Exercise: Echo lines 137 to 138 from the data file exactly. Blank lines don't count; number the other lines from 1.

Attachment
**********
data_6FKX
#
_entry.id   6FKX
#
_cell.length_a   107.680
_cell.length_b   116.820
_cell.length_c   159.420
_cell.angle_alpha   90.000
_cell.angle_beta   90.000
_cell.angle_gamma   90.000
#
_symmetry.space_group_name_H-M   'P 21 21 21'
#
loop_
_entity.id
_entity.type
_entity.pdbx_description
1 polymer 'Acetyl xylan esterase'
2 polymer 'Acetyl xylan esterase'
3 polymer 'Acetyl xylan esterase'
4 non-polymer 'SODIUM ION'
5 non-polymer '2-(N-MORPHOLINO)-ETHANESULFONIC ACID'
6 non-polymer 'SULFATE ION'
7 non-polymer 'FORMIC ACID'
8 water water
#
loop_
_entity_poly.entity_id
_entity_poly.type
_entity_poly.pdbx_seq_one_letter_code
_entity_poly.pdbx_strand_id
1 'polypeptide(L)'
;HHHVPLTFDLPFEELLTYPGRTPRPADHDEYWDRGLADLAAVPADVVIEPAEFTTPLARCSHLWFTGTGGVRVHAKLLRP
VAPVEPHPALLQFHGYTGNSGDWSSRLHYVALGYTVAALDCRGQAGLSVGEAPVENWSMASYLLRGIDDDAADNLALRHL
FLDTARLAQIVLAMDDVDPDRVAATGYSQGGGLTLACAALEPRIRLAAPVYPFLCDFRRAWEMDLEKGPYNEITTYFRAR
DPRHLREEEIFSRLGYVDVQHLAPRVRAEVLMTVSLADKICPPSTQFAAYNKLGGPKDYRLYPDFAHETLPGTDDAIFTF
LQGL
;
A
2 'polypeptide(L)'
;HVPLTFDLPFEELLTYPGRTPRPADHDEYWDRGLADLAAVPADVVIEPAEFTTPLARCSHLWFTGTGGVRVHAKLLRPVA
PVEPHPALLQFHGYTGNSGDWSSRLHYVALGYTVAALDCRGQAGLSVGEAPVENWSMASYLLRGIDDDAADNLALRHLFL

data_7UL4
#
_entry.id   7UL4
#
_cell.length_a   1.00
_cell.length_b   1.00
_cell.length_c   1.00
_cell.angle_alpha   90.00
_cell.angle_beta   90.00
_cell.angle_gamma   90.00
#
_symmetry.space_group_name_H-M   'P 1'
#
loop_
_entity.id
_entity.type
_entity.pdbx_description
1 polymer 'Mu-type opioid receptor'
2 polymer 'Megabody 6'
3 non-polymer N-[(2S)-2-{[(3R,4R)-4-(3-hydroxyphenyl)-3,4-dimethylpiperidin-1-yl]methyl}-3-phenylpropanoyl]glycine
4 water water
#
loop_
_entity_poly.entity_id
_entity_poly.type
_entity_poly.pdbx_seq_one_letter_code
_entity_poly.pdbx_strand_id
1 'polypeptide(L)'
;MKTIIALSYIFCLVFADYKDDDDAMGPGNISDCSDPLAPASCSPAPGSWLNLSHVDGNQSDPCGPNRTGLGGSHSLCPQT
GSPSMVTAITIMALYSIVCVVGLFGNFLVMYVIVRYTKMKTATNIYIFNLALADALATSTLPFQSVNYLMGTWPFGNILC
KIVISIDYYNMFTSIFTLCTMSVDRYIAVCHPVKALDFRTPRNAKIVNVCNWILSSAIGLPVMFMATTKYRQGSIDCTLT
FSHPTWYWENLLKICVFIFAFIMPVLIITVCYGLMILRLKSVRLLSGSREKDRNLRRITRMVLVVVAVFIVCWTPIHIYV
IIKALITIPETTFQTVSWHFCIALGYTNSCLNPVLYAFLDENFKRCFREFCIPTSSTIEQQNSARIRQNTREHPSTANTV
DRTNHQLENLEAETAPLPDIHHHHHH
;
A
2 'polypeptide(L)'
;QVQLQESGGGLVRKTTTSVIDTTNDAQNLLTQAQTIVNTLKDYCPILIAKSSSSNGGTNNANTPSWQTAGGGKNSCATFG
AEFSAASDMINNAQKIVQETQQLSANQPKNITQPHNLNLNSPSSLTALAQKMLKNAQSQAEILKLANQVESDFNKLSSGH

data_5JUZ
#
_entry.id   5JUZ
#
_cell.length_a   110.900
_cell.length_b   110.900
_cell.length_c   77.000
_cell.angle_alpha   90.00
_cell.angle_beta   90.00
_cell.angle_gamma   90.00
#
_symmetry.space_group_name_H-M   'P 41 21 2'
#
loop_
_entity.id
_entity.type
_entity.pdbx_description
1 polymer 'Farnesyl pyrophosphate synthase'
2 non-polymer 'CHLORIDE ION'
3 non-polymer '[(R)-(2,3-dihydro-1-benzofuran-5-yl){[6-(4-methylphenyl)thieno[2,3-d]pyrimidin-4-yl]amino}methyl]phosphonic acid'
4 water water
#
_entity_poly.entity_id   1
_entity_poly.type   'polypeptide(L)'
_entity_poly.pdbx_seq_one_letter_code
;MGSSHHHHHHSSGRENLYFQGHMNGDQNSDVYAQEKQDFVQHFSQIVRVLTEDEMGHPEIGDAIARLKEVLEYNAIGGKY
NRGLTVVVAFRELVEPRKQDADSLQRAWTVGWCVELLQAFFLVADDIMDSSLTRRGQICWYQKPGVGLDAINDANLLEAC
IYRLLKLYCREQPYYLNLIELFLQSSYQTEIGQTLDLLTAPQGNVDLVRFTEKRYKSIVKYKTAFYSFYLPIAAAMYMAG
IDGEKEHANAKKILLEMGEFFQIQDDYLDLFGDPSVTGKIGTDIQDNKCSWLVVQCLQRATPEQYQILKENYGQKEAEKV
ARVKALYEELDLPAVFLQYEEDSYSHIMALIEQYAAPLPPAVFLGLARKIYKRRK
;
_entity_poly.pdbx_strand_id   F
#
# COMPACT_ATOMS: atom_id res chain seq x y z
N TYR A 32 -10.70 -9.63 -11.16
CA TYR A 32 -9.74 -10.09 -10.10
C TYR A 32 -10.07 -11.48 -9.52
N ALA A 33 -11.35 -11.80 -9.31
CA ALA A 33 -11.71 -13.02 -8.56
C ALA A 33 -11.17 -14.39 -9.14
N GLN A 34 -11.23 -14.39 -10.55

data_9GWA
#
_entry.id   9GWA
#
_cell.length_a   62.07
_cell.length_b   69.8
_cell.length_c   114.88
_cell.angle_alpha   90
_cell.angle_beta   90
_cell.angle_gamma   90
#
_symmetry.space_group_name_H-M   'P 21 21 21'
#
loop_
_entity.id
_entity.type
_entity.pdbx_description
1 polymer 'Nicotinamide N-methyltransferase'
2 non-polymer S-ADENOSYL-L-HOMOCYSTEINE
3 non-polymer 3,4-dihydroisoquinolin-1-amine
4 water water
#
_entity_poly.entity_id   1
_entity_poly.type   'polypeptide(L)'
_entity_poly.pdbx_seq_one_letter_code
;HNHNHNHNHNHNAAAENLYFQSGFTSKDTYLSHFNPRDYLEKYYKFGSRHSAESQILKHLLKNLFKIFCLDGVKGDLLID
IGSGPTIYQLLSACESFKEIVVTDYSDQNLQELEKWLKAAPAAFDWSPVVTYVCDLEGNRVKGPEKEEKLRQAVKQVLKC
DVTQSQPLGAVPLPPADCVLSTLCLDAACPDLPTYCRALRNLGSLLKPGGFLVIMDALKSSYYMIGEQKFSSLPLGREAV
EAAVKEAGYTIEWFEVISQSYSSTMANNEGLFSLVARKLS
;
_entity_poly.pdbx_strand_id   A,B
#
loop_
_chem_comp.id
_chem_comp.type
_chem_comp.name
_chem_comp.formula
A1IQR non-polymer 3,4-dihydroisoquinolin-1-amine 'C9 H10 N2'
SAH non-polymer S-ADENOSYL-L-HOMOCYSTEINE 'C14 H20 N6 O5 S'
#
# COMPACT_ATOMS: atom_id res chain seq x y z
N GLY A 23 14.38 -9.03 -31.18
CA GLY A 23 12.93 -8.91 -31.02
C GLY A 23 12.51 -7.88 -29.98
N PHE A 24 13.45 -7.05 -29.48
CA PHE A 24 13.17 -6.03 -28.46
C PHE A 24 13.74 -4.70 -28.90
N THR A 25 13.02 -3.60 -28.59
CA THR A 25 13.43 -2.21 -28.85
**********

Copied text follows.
_entity.id
_entity.type